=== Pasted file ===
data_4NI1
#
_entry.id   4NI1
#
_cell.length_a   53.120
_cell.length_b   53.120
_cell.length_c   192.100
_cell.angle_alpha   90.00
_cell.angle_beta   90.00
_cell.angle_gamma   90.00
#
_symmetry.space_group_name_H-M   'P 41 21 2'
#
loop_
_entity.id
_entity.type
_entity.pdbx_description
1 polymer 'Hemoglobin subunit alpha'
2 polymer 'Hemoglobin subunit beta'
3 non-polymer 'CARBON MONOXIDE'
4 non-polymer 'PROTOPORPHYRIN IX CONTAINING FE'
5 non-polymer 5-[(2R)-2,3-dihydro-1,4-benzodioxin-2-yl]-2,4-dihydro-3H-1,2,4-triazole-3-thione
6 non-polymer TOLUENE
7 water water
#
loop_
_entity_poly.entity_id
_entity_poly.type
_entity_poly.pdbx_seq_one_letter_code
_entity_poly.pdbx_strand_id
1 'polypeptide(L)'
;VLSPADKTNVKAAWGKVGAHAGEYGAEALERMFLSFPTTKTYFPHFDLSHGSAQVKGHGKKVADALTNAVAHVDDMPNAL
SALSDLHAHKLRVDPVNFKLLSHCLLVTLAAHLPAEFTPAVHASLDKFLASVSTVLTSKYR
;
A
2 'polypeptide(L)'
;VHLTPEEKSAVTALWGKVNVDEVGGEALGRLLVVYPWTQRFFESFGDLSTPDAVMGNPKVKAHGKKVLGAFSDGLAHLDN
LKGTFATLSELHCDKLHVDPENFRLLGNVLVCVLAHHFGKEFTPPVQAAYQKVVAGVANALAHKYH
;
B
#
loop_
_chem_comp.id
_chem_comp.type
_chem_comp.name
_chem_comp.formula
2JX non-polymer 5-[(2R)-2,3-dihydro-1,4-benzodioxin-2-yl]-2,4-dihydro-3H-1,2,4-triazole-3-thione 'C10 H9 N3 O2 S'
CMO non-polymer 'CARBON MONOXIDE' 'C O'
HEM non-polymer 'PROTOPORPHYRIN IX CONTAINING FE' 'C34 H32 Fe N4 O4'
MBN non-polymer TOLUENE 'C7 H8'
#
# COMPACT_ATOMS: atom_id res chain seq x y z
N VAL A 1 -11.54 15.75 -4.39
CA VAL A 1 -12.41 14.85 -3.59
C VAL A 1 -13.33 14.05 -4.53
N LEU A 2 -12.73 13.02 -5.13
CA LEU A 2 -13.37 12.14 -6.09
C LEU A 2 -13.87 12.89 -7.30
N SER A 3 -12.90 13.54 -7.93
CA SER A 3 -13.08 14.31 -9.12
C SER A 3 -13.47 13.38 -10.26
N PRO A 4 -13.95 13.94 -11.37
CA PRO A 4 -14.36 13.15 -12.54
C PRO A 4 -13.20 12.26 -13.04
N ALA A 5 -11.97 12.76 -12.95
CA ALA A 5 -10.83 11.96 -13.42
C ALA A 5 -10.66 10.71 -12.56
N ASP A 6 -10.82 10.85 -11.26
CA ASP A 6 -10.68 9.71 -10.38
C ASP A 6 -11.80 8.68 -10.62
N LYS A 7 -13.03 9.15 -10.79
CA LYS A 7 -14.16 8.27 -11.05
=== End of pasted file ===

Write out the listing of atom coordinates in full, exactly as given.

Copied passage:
data_4NI1
#
_entry.id   4NI1
#
_cell.length_a   53.120
_cell.length_b   53.120
_cell.length_c   192.100
_cell.angle_alpha   90.00
_cell.angle_beta   90.00
_cell.angle_gamma   90.00
#
_symmetry.space_group_name_H-M   'P 41 21 2'
#
loop_
_entity.id
_entity.type
_entity.pdbx_description
1 polymer 'Hemoglobin subunit alpha'
2 polymer 'Hemoglobin subunit beta'
3 non-polymer 'CARBON MONOXIDE'
4 non-polymer 'PROTOPORPHYRIN IX CONTAINING FE'
5 non-polymer 5-[(2R)-2,3-dihydro-1,4-benzodioxin-2-yl]-2,4-dihydro-3H-1,2,4-triazole-3-thione
6 non-polymer TOLUENE
7 water water
#
loop_
_entity_poly.entity_id
_entity_poly.type
_entity_poly.pdbx_seq_one_letter_code
_entity_poly.pdbx_strand_id
1 'polypeptide(L)'
;VLSPADKTNVKAAWGKVGAHAGEYGAEALERMFLSFPTTKTYFPHFDLSHGSAQVKGHGKKVADALTNAVAHVDDMPNAL
SALSDLHAHKLRVDPVNFKLLSHCLLVTLAAHLPAEFTPAVHASLDKFLASVSTVLTSKYR
;
A
2 'polypeptide(L)'
;VHLTPEEKSAVTALWGKVNVDEVGGEALGRLLVVYPWTQRFFESFGDLSTPDAVMGNPKVKAHGKKVLGAFSDGLAHLDN
LKGTFATLSELHCDKLHVDPENFRLLGNVLVCVLAHHFGKEFTPPVQAAYQKVVAGVANALAHKYH
;
B
#
loop_
_chem_comp.id
_chem_comp.type
_chem_comp.name
_chem_comp.formula
2JX non-polymer 5-[(2R)-2,3-dihydro-1,4-benzodioxin-2-yl]-2,4-dihydro-3H-1,2,4-triazole-3-thione 'C10 H9 N3 O2 S'
CMO non-polymer 'CARBON MONOXIDE' 'C O'
HEM non-polymer 'PROTOPORPHYRIN IX CONTAINING FE' 'C34 H32 Fe N4 O4'
MBN non-polymer TOLUENE 'C7 H8'
#
# COMPACT_ATOMS: atom_id res chain seq x y z
N VAL A 1 -11.54 15.75 -4.39
CA VAL A 1 -12.41 14.85 -3.59
C VAL A 1 -13.33 14.05 -4.53
N LEU A 2 -12.73 13.02 -5.13
CA LEU A 2 -13.37 12.14 -6.09
C LEU A 2 -13.87 12.89 -7.30
N SER A 3 -12.90 13.54 -7.93
CA SER A 3 -13.08 14.31 -9.12
C SER A 3 -13.47 13.38 -10.26
N PRO A 4 -13.95 13.94 -11.37
CA PRO A 4 -14.36 13.15 -12.54
C PRO A 4 -13.20 12.26 -13.04
N ALA A 5 -11.97 12.76 -12.95
CA ALA A 5 -10.83 11.96 -13.42
C ALA A 5 -10.66 10.71 -12.56
N ASP A 6 -10.82 10.85 -11.26
CA ASP A 6 -10.68 9.71 -10.38
C ASP A 6 -11.80 8.68 -10.62
N LYS A 7 -13.03 9.15 -10.79
CA LYS A 7 -14.16 8.27 -11.05